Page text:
Henryk Sienkiewicz (1846–1946)
The fame of Sienkiewicz is now eclipsed and even aside from that it contains an element of sadness. From the very beginning the fortunes of Sienkiewicz were not of the common sort. In 1884, with a Byronic suddenness, he became recognized in the eyes of his own country and later in the eyes of the whole world as the greatest Polish writer, and there was a period between 1895 and 1910 when he won a world wide popularity unprecedented in the history of literature. He was translated into more than thirty languages. In Italy, in France, in America, and in England, not to mention Russia, this success was so intense that it was referred to as the “epidemia Sienkiewicziana.” In 1905 he received the Nobel prize for literature. The names of the heroes of Quo Vadis were given to race horses in Paris; pantomines, ballets, plays, and movies were based on his novels. Belgium smoked Quo Vadis? cigars, there are still restaurants in the United States called Quo Vadis?; and some Russian anti-Polish books were published in France under the title of “Quo Vadis Polonia?” For years in the European and American salons men had women talked in glowing terms of Sienkiewicz. French and Italian publishing companies made enormous sums from the works of Sienkiewicz which outsold those of all other authors. This financial success was rather ironic; the publishers could freely exploit that suddenly discovered vein of gold, as Sienkiewicz, being a Russian subject, was not protected by international copyright. There was an exception, however,—the excellent Bostonian Jeremiah Curtin acted decently, making a private agreement with the Polish author.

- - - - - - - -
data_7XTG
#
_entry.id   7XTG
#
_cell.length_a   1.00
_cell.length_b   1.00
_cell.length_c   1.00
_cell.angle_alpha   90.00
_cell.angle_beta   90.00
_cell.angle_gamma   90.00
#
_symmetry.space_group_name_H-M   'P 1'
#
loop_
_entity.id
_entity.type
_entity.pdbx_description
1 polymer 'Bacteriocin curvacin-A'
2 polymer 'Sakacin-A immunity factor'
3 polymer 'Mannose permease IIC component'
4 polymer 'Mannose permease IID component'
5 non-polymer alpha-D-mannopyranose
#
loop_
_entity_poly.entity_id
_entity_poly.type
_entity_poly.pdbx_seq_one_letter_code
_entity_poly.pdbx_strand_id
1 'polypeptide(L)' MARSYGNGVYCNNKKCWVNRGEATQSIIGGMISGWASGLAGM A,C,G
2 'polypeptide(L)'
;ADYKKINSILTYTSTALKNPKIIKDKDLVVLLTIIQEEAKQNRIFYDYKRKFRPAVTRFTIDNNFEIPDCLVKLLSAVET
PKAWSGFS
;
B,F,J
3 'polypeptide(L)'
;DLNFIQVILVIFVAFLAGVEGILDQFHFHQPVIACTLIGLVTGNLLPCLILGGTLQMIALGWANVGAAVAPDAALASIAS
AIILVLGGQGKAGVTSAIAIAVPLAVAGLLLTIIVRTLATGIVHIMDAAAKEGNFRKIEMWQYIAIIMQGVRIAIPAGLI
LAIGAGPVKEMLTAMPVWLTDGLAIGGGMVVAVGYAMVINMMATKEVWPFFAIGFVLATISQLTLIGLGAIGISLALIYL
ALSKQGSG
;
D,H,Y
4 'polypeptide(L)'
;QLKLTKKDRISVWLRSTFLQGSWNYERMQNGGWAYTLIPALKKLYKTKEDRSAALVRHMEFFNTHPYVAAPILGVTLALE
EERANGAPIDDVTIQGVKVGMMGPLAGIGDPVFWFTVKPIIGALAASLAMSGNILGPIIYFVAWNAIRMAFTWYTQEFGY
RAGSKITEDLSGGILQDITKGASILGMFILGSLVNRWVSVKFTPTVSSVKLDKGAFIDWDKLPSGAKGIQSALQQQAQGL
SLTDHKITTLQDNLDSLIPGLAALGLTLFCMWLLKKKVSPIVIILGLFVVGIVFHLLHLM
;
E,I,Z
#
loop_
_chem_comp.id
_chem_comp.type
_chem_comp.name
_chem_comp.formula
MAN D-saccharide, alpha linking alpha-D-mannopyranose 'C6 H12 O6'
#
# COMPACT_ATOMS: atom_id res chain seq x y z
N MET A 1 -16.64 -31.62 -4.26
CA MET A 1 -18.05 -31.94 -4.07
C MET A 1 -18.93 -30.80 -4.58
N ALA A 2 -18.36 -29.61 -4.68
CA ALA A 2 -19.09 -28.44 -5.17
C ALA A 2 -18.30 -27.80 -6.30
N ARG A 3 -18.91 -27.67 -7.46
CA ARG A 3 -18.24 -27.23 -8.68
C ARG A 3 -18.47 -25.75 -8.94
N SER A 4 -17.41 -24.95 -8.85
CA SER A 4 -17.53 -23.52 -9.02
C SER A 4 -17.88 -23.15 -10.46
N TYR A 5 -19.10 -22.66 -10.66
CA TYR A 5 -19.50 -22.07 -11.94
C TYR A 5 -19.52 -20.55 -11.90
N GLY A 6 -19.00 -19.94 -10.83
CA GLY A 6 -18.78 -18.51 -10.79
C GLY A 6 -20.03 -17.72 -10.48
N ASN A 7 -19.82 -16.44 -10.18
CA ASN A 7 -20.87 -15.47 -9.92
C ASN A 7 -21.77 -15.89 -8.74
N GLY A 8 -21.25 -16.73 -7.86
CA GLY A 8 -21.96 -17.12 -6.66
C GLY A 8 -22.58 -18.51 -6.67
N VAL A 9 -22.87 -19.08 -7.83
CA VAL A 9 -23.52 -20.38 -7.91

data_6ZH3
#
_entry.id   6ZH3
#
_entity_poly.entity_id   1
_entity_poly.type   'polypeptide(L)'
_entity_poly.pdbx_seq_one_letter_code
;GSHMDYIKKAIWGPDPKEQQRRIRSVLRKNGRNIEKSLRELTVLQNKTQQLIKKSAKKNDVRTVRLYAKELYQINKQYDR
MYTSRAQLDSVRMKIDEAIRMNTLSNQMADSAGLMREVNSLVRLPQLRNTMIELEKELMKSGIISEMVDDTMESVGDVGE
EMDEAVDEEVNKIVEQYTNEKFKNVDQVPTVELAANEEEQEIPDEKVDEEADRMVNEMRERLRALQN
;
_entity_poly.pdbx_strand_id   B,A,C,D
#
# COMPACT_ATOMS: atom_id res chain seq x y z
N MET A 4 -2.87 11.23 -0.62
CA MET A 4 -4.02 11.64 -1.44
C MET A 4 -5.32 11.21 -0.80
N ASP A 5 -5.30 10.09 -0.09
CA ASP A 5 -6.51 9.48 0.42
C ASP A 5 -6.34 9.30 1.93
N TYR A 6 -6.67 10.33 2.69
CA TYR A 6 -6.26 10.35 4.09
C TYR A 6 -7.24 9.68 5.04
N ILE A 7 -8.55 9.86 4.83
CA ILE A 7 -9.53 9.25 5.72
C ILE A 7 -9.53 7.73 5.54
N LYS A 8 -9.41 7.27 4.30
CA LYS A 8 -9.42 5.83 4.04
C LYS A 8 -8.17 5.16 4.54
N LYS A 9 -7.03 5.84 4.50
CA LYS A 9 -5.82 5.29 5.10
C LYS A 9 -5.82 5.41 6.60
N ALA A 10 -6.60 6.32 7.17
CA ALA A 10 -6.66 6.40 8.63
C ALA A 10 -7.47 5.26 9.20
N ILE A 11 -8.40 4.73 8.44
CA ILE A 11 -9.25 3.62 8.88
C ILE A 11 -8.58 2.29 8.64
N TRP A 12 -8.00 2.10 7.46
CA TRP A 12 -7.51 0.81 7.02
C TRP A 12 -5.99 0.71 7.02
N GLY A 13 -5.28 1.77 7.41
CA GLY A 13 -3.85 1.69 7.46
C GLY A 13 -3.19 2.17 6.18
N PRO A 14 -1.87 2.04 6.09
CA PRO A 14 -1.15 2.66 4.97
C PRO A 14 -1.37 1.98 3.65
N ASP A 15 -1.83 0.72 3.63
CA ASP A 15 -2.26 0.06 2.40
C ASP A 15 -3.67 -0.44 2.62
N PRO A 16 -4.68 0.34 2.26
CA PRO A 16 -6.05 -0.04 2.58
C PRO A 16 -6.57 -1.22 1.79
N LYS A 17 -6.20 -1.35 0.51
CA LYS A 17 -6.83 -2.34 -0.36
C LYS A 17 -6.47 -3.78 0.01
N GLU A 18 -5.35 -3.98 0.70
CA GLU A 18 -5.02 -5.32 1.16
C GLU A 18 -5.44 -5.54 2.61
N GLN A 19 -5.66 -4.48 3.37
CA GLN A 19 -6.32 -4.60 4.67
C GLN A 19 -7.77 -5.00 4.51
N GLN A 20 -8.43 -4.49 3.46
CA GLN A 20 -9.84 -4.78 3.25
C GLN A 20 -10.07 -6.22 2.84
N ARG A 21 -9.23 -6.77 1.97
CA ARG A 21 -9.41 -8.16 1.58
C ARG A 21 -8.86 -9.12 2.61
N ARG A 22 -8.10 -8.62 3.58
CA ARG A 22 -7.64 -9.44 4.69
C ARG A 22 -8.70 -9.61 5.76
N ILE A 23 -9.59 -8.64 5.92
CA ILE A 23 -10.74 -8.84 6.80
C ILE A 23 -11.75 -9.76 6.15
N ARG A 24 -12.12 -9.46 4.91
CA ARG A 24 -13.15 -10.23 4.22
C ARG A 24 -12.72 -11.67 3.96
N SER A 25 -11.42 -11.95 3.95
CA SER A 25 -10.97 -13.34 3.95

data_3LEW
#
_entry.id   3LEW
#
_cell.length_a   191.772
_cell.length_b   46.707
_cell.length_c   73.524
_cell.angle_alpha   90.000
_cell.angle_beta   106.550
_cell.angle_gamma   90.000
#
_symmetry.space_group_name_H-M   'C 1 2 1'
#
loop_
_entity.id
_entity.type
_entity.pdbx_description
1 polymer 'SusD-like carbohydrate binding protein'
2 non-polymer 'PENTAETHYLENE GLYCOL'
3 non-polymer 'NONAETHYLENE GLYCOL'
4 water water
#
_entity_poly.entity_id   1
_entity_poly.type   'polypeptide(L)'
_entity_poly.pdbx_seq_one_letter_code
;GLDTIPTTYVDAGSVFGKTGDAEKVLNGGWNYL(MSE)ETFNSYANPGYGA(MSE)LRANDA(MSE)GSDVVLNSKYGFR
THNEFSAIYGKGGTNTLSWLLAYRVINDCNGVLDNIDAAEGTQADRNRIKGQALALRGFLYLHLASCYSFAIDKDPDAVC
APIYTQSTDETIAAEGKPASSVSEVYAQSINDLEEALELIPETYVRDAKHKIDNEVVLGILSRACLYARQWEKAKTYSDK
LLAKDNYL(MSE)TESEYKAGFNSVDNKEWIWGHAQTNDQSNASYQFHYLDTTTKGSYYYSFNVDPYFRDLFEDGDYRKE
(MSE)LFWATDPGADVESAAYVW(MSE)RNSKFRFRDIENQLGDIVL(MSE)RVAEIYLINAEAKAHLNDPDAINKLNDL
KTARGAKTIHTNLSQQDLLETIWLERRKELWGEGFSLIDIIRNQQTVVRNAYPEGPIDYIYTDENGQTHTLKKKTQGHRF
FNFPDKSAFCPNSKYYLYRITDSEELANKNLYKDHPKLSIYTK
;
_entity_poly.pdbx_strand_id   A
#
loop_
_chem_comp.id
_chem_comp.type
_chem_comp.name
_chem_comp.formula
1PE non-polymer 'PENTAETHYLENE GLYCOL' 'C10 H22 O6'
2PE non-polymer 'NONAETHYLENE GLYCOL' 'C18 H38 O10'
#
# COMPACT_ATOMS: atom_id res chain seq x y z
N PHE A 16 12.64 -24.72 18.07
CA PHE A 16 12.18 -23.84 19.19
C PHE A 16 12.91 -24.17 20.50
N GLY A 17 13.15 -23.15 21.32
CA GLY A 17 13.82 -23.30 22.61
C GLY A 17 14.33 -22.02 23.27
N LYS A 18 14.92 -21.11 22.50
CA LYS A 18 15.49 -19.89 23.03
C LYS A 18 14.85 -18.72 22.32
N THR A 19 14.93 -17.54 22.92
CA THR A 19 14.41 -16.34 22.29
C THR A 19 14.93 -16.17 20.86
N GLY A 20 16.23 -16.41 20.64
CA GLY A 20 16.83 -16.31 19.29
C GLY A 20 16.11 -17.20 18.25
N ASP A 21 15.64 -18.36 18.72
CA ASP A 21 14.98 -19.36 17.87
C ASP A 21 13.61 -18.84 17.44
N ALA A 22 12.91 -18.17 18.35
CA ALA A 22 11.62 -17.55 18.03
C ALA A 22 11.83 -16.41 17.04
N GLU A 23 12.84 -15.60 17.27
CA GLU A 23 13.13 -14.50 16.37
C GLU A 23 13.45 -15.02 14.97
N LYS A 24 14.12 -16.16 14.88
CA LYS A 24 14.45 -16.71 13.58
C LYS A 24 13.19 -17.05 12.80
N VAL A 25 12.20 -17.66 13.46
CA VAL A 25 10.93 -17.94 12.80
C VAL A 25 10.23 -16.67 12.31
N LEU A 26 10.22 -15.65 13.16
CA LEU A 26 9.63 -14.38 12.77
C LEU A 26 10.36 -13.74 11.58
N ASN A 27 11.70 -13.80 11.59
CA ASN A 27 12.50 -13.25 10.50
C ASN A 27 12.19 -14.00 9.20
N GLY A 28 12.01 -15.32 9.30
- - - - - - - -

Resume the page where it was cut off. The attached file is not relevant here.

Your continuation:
KeywordsNineteenth Century Seventeenth Century Short Story European Civilization Polish Society
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